How jelly drops can help dementia patients

Jelly Drops are a new sweet that contain around 90% water, helping dementia patients stay hydrated. Lewis Hornby, the inventor of this sweet treat, has partnered with the Alzheimer’s Society to bring his product to the masses.

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Dehydration and Alzheimer’s

Having a problem with your memory such as Alzheimer’s can mean that patients forget to drink enough water to stay hydrated. Another problem for dementia and Alzheimer’s patients is that the area of the brain that triggers thirst doesn’t always function correctly.

Jelly Drops and Dehydration

Jelly Drops were invented by Lewis Hornby with the inspiration coming from his grandmother. She suffers from dementia and has a love for sweets just like these. When she was hospitalised due to dehydration, Lewis noticed a gap in the market. Those delivering live in care for dementia carers can use this product with those in their care.

The treats themselves are both tasty and brightly coloured, making them engaging and interesting to those with dementia. Containing over 90% water, the ingredients contained in each drop make them super hydrating to the consumer. The drop keeps the person’s attention with their bright colour, and the pear drop shape ensures they are easy to pick up.

An entire box of sweets is equivalent to drinking three cups of water, which can be more than most dementia patients would consume within one day. For other tips on how to keep dementia patients healthy, take a look at https://www.liveincare.com/services/live-in-dementia-carers/.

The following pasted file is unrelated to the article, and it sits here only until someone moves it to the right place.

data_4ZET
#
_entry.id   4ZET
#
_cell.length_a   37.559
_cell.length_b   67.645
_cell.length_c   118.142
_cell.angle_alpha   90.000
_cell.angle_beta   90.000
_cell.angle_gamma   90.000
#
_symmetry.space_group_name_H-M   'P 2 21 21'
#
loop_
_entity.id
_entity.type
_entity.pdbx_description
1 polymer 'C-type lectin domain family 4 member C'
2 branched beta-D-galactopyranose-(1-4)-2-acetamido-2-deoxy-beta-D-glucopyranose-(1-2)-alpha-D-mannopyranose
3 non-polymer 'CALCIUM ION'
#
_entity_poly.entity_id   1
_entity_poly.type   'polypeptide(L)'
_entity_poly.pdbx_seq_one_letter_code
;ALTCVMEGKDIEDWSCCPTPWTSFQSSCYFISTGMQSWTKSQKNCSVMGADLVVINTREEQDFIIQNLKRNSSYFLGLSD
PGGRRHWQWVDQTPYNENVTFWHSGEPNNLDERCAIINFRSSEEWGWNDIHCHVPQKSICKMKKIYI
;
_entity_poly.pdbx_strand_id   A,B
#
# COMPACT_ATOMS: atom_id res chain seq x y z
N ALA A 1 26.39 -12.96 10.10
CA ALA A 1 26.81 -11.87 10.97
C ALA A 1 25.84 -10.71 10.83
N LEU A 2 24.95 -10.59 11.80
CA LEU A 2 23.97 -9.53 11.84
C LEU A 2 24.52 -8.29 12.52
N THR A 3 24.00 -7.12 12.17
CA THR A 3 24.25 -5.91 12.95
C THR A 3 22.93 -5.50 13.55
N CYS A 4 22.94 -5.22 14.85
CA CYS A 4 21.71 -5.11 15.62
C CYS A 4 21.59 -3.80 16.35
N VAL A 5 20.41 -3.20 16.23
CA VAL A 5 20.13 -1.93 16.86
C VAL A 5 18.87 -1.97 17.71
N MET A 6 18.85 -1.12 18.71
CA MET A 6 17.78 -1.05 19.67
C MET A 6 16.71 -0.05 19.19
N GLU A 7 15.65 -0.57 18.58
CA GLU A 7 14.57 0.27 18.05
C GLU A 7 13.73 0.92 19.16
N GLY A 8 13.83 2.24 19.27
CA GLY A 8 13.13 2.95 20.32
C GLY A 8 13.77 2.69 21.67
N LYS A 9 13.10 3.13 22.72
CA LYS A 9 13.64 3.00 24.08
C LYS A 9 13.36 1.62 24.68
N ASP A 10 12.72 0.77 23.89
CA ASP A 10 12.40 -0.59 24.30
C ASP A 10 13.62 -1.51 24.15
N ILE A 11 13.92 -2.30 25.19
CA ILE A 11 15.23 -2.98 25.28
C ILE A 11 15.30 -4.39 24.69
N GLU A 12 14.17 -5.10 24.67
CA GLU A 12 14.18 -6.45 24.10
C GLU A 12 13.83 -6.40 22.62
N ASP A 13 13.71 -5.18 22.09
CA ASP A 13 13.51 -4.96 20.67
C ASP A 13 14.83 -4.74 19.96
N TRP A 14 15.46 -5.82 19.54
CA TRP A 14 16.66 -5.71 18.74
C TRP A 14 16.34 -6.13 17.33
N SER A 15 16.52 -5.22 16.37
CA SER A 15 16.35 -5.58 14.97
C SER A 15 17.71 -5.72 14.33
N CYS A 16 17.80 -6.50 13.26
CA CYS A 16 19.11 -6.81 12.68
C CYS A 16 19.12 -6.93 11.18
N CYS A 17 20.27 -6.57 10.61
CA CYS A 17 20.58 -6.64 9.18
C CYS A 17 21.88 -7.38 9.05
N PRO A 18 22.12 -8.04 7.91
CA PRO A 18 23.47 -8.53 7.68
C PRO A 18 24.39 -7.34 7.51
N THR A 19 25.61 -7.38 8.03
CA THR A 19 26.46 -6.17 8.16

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Product Development

Mr. Hornby is hoping that when this product does come to the market once the extensive testing stage has been done, it will be at a reasonable price point. A high price point could put off a lot of customers, but the hydration benefit of eating two boxes of this delicious treat is clear.

Hopefully millions of people around the world can be helped by Jelly Drops. Dehydration is a very common issue for older people, especially those that suffer from memory loss. Forgetting to drink is a common symptom for those with dementia, leading to confusion and even hospitalisation in severe cases.

Jelly Drops are still in the development stage but they have a great deal of support behind them and it is hoped this sweet will soon be available on a wider scale.